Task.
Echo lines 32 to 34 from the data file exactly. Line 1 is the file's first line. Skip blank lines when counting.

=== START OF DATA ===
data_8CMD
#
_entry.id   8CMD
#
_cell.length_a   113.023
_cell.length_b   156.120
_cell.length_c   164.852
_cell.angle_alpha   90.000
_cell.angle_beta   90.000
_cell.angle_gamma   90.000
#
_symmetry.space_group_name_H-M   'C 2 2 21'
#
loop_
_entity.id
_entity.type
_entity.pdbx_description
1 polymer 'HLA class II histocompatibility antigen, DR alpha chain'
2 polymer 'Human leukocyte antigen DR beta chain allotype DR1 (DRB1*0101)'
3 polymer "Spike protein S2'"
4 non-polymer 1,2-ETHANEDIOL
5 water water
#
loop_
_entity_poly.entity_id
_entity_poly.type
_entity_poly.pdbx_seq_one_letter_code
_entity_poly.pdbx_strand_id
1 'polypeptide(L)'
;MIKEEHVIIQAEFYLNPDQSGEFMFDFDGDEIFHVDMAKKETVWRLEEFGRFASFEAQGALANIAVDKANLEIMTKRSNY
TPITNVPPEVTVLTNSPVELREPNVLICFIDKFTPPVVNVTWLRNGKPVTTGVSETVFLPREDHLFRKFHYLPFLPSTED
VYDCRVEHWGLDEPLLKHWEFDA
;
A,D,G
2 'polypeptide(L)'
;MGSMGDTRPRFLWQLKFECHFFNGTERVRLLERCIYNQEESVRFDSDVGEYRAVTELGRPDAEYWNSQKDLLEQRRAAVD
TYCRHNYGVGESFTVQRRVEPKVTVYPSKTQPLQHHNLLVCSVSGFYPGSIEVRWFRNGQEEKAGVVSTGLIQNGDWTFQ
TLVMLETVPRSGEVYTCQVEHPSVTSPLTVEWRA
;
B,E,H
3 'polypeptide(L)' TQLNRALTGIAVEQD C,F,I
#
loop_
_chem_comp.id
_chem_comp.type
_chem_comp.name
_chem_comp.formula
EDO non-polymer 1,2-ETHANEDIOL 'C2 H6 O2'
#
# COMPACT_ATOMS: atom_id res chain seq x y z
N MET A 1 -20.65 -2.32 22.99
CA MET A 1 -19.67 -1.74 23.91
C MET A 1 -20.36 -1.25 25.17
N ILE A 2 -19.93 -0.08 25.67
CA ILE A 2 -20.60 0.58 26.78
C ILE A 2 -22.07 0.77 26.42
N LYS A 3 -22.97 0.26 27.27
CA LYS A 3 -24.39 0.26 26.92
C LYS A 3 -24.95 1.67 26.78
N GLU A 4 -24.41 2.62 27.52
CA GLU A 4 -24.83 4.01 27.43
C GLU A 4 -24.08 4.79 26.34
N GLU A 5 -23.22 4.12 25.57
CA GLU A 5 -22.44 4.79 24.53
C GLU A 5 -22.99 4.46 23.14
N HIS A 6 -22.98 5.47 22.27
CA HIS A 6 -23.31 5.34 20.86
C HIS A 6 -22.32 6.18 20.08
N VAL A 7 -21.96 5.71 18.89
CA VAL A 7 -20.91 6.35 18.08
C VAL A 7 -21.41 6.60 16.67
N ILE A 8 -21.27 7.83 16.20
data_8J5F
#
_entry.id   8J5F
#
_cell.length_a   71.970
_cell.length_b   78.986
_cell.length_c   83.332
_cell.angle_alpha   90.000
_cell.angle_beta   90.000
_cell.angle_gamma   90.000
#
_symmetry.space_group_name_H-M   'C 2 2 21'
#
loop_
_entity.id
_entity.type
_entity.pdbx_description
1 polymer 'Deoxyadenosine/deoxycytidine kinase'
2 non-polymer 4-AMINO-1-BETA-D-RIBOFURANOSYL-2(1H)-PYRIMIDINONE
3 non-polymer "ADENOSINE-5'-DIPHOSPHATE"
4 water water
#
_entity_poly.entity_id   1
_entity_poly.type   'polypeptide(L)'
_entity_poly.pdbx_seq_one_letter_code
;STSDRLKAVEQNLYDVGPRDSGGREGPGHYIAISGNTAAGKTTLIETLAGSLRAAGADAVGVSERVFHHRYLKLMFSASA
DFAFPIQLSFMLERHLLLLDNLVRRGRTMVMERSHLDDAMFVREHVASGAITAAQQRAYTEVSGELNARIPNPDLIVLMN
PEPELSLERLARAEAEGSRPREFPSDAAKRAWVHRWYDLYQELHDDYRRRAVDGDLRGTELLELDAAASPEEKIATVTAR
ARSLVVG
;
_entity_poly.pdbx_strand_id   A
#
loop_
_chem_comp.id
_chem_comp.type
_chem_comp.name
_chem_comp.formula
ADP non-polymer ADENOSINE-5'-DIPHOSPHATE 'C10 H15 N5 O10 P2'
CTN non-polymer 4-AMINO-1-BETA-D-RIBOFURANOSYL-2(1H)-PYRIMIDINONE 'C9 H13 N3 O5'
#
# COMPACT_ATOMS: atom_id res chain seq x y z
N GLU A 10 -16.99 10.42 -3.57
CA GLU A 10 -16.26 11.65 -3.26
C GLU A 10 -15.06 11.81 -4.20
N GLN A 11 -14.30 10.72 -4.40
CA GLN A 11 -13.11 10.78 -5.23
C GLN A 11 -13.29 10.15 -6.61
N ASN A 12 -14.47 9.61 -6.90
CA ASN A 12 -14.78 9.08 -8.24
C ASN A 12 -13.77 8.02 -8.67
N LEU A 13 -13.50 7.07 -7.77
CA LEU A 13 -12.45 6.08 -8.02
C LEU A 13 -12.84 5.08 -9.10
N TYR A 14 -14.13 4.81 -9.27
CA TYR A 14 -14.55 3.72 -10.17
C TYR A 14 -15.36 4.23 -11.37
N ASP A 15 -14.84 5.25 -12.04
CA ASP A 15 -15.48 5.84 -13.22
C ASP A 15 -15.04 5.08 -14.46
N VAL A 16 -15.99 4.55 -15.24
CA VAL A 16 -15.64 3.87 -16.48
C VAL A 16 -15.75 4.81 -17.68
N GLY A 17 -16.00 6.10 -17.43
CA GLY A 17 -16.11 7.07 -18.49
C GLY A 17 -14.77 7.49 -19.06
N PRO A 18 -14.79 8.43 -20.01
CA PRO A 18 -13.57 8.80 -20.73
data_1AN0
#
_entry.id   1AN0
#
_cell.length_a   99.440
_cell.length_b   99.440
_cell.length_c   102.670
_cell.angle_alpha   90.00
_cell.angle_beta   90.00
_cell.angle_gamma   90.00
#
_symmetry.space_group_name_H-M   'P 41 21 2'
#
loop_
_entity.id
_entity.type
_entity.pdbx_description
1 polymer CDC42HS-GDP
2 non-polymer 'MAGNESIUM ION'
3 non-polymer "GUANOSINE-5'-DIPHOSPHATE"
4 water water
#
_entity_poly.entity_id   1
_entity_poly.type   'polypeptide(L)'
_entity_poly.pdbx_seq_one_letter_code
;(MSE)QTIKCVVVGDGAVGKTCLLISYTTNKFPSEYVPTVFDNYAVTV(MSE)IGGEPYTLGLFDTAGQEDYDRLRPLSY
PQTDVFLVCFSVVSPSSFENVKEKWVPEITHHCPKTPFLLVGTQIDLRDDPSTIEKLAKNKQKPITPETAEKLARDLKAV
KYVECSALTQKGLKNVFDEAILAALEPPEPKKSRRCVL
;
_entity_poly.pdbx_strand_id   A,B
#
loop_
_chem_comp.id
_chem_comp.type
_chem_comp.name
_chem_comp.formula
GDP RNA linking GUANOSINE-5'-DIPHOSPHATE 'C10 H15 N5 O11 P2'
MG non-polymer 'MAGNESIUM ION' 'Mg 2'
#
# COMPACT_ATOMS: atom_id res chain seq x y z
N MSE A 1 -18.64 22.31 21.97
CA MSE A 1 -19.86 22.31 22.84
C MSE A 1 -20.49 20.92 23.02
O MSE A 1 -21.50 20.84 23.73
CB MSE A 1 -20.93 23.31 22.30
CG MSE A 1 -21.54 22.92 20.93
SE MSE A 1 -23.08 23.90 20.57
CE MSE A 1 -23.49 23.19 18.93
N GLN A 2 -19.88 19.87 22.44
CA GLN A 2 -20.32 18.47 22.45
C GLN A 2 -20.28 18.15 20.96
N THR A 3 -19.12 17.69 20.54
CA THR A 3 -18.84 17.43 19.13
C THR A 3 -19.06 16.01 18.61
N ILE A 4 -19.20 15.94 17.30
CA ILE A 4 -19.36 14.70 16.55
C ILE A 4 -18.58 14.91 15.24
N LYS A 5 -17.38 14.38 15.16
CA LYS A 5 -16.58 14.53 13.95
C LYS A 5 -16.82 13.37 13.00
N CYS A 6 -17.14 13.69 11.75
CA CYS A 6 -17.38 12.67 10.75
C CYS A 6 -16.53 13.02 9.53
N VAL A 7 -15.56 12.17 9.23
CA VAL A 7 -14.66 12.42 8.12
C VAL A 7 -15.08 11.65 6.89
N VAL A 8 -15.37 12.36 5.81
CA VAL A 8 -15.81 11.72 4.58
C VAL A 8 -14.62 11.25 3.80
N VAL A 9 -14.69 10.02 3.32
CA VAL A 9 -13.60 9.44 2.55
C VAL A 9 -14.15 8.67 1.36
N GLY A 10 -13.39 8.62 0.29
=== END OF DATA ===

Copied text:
VYDCRVEHWGLDEPLLKHWEFDA
;
A,D,G